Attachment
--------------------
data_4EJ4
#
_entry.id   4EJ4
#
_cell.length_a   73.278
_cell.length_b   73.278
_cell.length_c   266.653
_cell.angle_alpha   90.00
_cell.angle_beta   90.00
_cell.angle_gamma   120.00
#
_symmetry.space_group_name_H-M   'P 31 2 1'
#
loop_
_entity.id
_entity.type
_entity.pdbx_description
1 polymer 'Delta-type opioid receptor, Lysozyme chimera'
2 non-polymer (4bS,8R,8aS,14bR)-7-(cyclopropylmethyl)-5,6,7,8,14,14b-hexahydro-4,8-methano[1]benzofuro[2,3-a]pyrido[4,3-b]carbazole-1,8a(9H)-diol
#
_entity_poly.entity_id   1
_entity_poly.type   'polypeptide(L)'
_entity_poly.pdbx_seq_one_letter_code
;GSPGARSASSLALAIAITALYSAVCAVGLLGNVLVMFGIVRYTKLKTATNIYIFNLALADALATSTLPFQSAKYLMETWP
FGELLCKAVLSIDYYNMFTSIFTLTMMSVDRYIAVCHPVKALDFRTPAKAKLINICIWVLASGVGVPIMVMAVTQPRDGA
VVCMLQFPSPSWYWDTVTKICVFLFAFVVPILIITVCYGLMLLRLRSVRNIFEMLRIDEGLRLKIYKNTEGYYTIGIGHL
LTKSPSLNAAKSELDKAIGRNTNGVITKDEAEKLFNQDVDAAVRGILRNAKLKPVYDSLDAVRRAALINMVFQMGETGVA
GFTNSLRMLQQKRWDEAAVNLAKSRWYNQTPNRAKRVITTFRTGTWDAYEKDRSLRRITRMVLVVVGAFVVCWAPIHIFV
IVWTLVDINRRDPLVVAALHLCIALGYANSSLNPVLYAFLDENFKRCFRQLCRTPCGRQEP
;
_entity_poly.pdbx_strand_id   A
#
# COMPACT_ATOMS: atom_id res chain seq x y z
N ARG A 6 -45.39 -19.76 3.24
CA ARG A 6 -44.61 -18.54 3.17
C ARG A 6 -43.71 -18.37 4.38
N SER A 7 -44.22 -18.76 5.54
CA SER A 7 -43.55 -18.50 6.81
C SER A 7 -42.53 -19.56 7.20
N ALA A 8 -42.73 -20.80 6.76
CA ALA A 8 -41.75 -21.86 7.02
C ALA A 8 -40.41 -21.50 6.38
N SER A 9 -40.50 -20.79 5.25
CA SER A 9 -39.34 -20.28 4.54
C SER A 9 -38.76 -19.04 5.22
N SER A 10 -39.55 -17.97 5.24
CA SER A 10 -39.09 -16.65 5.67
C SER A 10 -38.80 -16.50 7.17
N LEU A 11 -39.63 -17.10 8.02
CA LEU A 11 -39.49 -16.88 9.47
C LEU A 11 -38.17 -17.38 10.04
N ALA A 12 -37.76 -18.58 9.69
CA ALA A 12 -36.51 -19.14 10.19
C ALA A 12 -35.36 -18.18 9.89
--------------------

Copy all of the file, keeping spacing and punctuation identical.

data_4EJ4
#
_entry.id   4EJ4
#
_cell.length_a   73.278
_cell.length_b   73.278
_cell.length_c   266.653
_cell.angle_alpha   90.00
_cell.angle_beta   90.00
_cell.angle_gamma   120.00
#
_symmetry.space_group_name_H-M   'P 31 2 1'
#
loop_
_entity.id
_entity.type
_entity.pdbx_description
1 polymer 'Delta-type opioid receptor, Lysozyme chimera'
2 non-polymer (4bS,8R,8aS,14bR)-7-(cyclopropylmethyl)-5,6,7,8,14,14b-hexahydro-4,8-methano[1]benzofuro[2,3-a]pyrido[4,3-b]carbazole-1,8a(9H)-diol
#
_entity_poly.entity_id   1
_entity_poly.type   'polypeptide(L)'
_entity_poly.pdbx_seq_one_letter_code
;GSPGARSASSLALAIAITALYSAVCAVGLLGNVLVMFGIVRYTKLKTATNIYIFNLALADALATSTLPFQSAKYLMETWP
FGELLCKAVLSIDYYNMFTSIFTLTMMSVDRYIAVCHPVKALDFRTPAKAKLINICIWVLASGVGVPIMVMAVTQPRDGA
VVCMLQFPSPSWYWDTVTKICVFLFAFVVPILIITVCYGLMLLRLRSVRNIFEMLRIDEGLRLKIYKNTEGYYTIGIGHL
LTKSPSLNAAKSELDKAIGRNTNGVITKDEAEKLFNQDVDAAVRGILRNAKLKPVYDSLDAVRRAALINMVFQMGETGVA
GFTNSLRMLQQKRWDEAAVNLAKSRWYNQTPNRAKRVITTFRTGTWDAYEKDRSLRRITRMVLVVVGAFVVCWAPIHIFV
IVWTLVDINRRDPLVVAALHLCIALGYANSSLNPVLYAFLDENFKRCFRQLCRTPCGRQEP
;
_entity_poly.pdbx_strand_id   A
#
# COMPACT_ATOMS: atom_id res chain seq x y z
N ARG A 6 -45.39 -19.76 3.24
CA ARG A 6 -44.61 -18.54 3.17
C ARG A 6 -43.71 -18.37 4.38
N SER A 7 -44.22 -18.76 5.54
CA SER A 7 -43.55 -18.50 6.81
C SER A 7 -42.53 -19.56 7.20
N ALA A 8 -42.73 -20.80 6.76
CA ALA A 8 -41.75 -21.86 7.02
C ALA A 8 -40.41 -21.50 6.38
N SER A 9 -40.50 -20.79 5.25
CA SER A 9 -39.34 -20.28 4.54
C SER A 9 -38.76 -19.04 5.22
N SER A 10 -39.55 -17.97 5.24
CA SER A 10 -39.09 -16.65 5.67
C SER A 10 -38.80 -16.50 7.17
N LEU A 11 -39.63 -17.10 8.02
CA LEU A 11 -39.49 -16.88 9.47
C LEU A 11 -38.17 -17.38 10.04
N ALA A 12 -37.76 -18.58 9.69
CA ALA A 12 -36.51 -19.14 10.19
C ALA A 12 -35.36 -18.18 9.89